CCC’s “Avenue Q” Combines Talent and Dexterity

c8b4e1_249d495af6e2404f8fc775656b808bff~mv2Reviewed by Kathleen Kirby

If we imagine a millennial version of “Sesame Street”, we can begin to understand the musical entertainment and educational appeal of Clio Cast & Crew’s newest production, Avenue Q. Puppet-centric, slightly bawdy but still comically clever, this Tony Award winner written by Jeff Whitty with music and lyrics by Robert Lopez and Jeff Marx is a must see show! The puppets alone, plus the ease with which they are handled and perform, makes the price of admission worthwhile.

As to the story line, a young man fresh out of college comes to New York with big dreams but no money. Princeton (Josh Bleau) finds that Avenue Q is all he can afford, but that turns out to be a wonderfully diverse place filled with a bunch of funny folk that keep life certainly interesting. A comical number, “It Sucks To Be Me”, introduces the residents including the three non-puppet people, Brian (Steve Yerian), Christmas Eve (Nicole Dunckel), and the super in charge, Gary Coleman (Rolecia Looney). They are joined by the puppets including sweet Kate Monster (Kristen Ann Seeley), Rod (Shane Welch), Nicky (Duane Dunckel) and of course, Princeton.

This is a heavily sung show – one musical number after another with only short vignettes to string them together – but it flows very nicely. It is also broadly issue driven touching on race, homosexuality, and pornography as well as loneliness, excess, and the big one here – Purpose.

We didn’t really find a weak link in this show. Every performer was on top of their game – deftly manipulating puppets even when things went wrong. Most are rod puppets (think Muppets) and Bleau was terrific at covering a broken rod early on. His puppet never missed a gesture. Later poor Princeton had a more extraordinary body part malfunction which we’re pretty sure won’t happen again, but was pretty funny at the time! Bleau handled it all with panache.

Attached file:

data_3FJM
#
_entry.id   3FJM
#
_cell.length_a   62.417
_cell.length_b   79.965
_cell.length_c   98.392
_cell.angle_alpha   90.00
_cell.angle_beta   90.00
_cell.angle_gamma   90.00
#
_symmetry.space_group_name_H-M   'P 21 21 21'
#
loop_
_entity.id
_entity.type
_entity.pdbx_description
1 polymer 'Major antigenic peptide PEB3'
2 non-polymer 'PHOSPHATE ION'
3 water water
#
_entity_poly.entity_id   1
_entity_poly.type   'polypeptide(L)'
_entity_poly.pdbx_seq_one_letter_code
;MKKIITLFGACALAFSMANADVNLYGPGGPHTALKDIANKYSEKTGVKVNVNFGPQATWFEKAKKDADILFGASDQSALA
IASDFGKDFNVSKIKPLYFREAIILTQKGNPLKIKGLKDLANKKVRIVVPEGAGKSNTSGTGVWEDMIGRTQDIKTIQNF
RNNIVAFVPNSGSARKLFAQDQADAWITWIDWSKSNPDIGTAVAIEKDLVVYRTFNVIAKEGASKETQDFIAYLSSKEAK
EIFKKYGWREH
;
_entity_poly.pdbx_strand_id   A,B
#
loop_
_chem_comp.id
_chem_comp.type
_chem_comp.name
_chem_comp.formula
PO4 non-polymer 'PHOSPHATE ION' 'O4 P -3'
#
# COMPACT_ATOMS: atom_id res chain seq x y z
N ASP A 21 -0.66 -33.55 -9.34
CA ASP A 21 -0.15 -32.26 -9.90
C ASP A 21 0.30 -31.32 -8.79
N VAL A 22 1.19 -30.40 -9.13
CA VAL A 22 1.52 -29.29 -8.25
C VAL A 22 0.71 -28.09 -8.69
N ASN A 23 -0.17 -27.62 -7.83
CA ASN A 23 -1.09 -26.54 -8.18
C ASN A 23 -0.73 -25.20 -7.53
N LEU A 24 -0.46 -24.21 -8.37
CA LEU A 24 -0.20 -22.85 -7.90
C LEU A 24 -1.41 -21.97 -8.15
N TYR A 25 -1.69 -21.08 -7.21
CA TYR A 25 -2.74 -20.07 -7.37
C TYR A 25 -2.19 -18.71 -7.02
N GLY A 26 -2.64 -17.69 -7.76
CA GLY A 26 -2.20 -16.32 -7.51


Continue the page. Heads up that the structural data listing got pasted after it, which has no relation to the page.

We were impressed with Trekkie Monster, the two-man puppet in the upper window. This amazing beast came to life at the hands of Chris Dunckel and Steve Morgan and made a huge impression in the number “The Internet Is For Porn” as he constantly interrupted Kate Monster’s song.

Another outstanding number found Princeton, Kate, Gary, Brian and Christmas Eve discussing the notions that “Everyone’s a Little Bit Racist”.

Just when everything was moving smoothly along came Lucy T. Slut (Jessi Jeane) with her sultry song about being “Special”. This sexy torch singer threw a relationship monkey wrench around for a while, but it was worth it to hear the strength of Jeane’s vocals.

Two others weren’t often heard singing, but the Bad Idea Bears (Jeff Rogner & Aly Olmstead) were a hoot with their temptations and wacky ideas for doing just the wrong thing!

Still, there was always balance such as Little Kate Monster’s lovely ballad “There’s a Fine, Fine Line” that showed off the variety of Seeley’s vocal range. It was a highlight also.

Indeed, the vocal stylings of all three ladies were topnotch. Nicole Dunckel’s “Asian” character was terrific and her vocals soared throughout but especially well singing “The More You Ruv Someone”.

Directors Adam Iaquinto and Stevie Visser are to be commended for assembling this large group of evenly talented performers. Surely the ease of characterization we observed even while manipulating large puppets is a credit to directorial effort. Add to that the fluid movement of a large cast (22) on what was a somewhat depth limited set.

Speaking of the set, the reproduction of a city street in a crowed neighborhood is very well done with three believable apartment doors, stoops, workable windows and a second story picture window for Trekkie.

We could go on and on, but let’s just say, this show was a delightful surprise given that we weren’t sure what to expect. We would warn that this show is billed For Mature Audiences.  As for us old folks, we’d see it again!

Avenue Q continues at Clio Cast & Crew’s Theatre 57, 2220 W. Vienna Rd., Clio through June 17. For information and tickets contact the box office at 810-687-2588 or online at





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